Advantages of using Actual Cost with Lot/Serial Items
Products using Lot or Serial control are unique as they are capable of distinguishing a difference between one individual instance (Serial) or group (Lot) of the same product, in the same warehouse, from another. This allows for an exclusive Cost Method called Actual Cost (see Inventory Cost Methods) to be used. As Lot/Serial numbers must be entered on any transaction where a Lot/Serial controlled product is used, it is possible to capture a more accurate Cost Of Goods Sold than the Average, Standard or layer-based Cost methods are capable of. Actual Cost is just what it sounds like, the actual cost associated with that specific Serial or Lot number of a given product, in a given warehouse. Actual Cost allows for a single product to have multiple costs associated with different Lot/Serial Numbers, providing the most accurate Cost Of Goods Sold possible. This article will go over the advantages of using Actual Cost and disadvantages of other Cost Methods for Lot/Serial controlled products.
Notice the example in the screenshot below. PC20 is a serial controlled product, you can see on the Serial #’s tab that a unique Unit Cost is associated with each individual Serial Number.
Notice in this second screenshot, product TP201, which is a Lot controlled product. This time on the Lots tab, you can again see that a unique Unit Cost is assigned to each Lot Number for this product.
The Unit Cost, shown above, is defined by whatever cost was entered on the Inventory Receipt that brought the associated Lot/Serial number into inventory.
The major advantage of capturing Actual Cost associated with a Lot or Serial number comes when the product is sold (See the Sell Lot/Serial Numbered Products article).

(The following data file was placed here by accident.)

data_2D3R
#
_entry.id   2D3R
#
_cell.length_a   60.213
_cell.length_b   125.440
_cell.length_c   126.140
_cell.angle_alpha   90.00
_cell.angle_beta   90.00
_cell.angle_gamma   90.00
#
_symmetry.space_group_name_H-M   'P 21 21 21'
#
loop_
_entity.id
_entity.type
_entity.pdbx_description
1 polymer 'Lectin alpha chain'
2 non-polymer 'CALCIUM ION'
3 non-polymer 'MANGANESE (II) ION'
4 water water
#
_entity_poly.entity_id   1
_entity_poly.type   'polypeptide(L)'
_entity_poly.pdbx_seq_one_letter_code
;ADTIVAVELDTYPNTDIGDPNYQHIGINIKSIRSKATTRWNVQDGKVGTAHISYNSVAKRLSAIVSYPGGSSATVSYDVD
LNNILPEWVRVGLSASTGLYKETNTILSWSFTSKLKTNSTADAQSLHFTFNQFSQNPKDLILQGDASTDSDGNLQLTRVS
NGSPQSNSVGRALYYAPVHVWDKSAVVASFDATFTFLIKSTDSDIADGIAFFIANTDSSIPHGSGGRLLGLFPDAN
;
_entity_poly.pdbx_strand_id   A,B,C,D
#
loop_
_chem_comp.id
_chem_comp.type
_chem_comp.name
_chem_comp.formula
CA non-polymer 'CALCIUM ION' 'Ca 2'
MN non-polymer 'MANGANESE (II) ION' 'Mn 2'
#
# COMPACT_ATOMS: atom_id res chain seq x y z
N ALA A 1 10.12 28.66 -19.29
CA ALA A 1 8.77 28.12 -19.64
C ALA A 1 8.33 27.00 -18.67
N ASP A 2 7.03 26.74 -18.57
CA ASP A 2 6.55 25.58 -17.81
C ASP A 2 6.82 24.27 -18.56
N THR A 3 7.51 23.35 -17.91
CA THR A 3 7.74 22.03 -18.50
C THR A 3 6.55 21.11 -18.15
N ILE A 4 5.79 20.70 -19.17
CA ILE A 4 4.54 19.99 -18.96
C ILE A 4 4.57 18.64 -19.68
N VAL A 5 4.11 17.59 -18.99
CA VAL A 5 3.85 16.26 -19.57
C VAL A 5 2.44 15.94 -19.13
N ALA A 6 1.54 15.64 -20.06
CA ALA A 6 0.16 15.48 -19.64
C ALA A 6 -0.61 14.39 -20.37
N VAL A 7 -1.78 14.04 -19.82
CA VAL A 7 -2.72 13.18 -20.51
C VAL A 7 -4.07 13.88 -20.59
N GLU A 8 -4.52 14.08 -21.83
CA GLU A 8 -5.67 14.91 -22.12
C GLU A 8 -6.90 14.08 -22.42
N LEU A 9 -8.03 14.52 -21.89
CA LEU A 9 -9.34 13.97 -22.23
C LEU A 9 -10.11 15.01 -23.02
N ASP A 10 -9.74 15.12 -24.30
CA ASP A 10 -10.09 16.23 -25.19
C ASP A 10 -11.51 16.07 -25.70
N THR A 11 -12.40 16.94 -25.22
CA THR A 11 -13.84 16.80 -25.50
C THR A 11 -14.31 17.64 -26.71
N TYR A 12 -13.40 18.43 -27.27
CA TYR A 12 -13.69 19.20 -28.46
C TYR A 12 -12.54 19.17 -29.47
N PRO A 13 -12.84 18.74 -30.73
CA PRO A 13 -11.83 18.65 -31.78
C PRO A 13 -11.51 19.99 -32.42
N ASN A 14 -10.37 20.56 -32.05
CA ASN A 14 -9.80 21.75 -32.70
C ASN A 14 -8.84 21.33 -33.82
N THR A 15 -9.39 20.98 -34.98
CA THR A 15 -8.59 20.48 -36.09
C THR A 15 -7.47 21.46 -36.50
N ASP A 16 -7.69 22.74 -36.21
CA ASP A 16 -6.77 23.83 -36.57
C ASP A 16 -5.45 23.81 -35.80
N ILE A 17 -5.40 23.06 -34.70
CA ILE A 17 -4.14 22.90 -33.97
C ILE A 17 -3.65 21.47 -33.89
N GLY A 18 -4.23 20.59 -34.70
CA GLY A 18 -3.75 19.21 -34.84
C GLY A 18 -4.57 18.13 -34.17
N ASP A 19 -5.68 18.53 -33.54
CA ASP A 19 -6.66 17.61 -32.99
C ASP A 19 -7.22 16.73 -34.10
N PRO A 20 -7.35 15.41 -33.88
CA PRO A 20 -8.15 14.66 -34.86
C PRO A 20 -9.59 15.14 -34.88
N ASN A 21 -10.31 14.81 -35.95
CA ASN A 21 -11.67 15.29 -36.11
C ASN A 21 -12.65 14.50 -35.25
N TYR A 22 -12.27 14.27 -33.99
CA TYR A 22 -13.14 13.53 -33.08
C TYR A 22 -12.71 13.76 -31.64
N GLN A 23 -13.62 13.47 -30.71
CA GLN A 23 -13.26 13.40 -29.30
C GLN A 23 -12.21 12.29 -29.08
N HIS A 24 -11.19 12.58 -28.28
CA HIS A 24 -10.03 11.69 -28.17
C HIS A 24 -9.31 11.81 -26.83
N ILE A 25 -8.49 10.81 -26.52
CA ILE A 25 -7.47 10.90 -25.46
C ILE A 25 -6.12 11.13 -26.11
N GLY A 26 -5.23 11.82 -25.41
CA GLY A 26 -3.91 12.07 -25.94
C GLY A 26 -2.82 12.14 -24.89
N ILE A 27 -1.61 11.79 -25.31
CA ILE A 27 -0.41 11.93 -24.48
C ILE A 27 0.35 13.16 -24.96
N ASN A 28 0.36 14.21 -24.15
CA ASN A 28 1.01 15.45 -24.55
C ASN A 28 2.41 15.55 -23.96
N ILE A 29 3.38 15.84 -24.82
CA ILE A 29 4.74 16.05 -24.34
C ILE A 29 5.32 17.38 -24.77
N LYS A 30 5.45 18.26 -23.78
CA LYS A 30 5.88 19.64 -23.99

Using the products above, for example, selling product PC20 will require that I enter a serial number on the Sales Order. Using Actual Cost, if serial number 2687867 (first line) is entered, the Cost Of Goods Sold will be $30.00 each, as that is the cost associated with that specific serial number. If serial number 2687868 (second line) is entered, the Cost Of Goods Sold will be $35.00 each.
The same is true for the Lot controlled product. If TP201 is added to a Sales Order, a Lot number must be entered. Using Actual Cost, if Lot 3923 is entered (first line) the Cost Of Goods Sold will be $1.56 each. If Lot 4550 is added (third line), the Cost will be $1.75 each.
The advantage of using Actual Cost vs a Layer Based Costing method (FIFO/LIFO) is that Cost Layers have no relationship to a Lot or Serial number the way Actual Cost would. When adding a Lot/Serial controlled product to a transaction, such as a Sales Order, a Lot/Serial number is required for that product, which is selected by the user. The user is free to enter any Lot/Serial number that is available in a given Warehouse/Location, regardless of Cost Layer. However, when adding that Lot/Serial number, the system will still use whatever cost layer is oldest with available quantity, whether that that was the layer that Lot/Serial was received in on or not.
The advantage of using Actual Cost vs Average cost is that Average cost will just use an average of previously posted transactions instead of a specific cost related to the Lot or Serial number (see the Average Cost Method article).
The advantage of using Actual Cost vs Standard Cost is that Standard cost will use the same, user defined cost every time, regardless of the cost that you actually received that Lot/Serial number at.
Setting Actual Cost as the cost method for your Lot/Serial controlled products will ensure that the most accurate Cost Of Goods Sold possible is captured for that product on every sale, every time.